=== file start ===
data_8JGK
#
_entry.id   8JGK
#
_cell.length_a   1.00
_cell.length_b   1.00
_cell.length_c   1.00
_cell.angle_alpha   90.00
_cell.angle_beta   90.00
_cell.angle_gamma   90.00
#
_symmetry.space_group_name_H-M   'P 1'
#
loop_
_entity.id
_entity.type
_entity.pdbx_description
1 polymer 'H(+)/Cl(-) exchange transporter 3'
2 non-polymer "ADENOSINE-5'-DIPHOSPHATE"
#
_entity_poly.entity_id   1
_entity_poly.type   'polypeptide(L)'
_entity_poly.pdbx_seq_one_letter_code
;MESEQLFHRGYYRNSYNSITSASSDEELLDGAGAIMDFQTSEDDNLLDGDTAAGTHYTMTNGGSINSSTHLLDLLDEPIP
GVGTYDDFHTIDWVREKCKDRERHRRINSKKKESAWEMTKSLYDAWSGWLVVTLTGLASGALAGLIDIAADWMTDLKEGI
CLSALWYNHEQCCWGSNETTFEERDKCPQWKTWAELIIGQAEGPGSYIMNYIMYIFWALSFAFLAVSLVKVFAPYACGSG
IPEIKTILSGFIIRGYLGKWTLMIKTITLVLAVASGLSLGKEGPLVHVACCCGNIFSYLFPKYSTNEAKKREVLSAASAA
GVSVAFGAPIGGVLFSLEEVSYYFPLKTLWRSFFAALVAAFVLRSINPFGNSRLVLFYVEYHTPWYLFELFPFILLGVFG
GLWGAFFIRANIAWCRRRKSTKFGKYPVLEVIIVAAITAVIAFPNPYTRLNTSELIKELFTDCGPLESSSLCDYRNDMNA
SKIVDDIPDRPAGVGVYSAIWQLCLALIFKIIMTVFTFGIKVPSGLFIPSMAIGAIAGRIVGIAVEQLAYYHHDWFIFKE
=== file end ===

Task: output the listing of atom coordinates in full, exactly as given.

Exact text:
data_8JGK
#
_entry.id   8JGK
#
_cell.length_a   1.00
_cell.length_b   1.00
_cell.length_c   1.00
_cell.angle_alpha   90.00
_cell.angle_beta   90.00
_cell.angle_gamma   90.00
#
_symmetry.space_group_name_H-M   'P 1'
#
loop_
_entity.id
_entity.type
_entity.pdbx_description
1 polymer 'H(+)/Cl(-) exchange transporter 3'
2 non-polymer "ADENOSINE-5'-DIPHOSPHATE"
#
_entity_poly.entity_id   1
_entity_poly.type   'polypeptide(L)'
_entity_poly.pdbx_seq_one_letter_code
;MESEQLFHRGYYRNSYNSITSASSDEELLDGAGAIMDFQTSEDDNLLDGDTAAGTHYTMTNGGSINSSTHLLDLLDEPIP
GVGTYDDFHTIDWVREKCKDRERHRRINSKKKESAWEMTKSLYDAWSGWLVVTLTGLASGALAGLIDIAADWMTDLKEGI
CLSALWYNHEQCCWGSNETTFEERDKCPQWKTWAELIIGQAEGPGSYIMNYIMYIFWALSFAFLAVSLVKVFAPYACGSG
IPEIKTILSGFIIRGYLGKWTLMIKTITLVLAVASGLSLGKEGPLVHVACCCGNIFSYLFPKYSTNEAKKREVLSAASAA
GVSVAFGAPIGGVLFSLEEVSYYFPLKTLWRSFFAALVAAFVLRSINPFGNSRLVLFYVEYHTPWYLFELFPFILLGVFG
GLWGAFFIRANIAWCRRRKSTKFGKYPVLEVIIVAAITAVIAFPNPYTRLNTSELIKELFTDCGPLESSSLCDYRNDMNA
SKIVDDIPDRPAGVGVYSAIWQLCLALIFKIIMTVFTFGIKVPSGLFIPSMAIGAIAGRIVGIAVEQLAYYHHDWFIFKE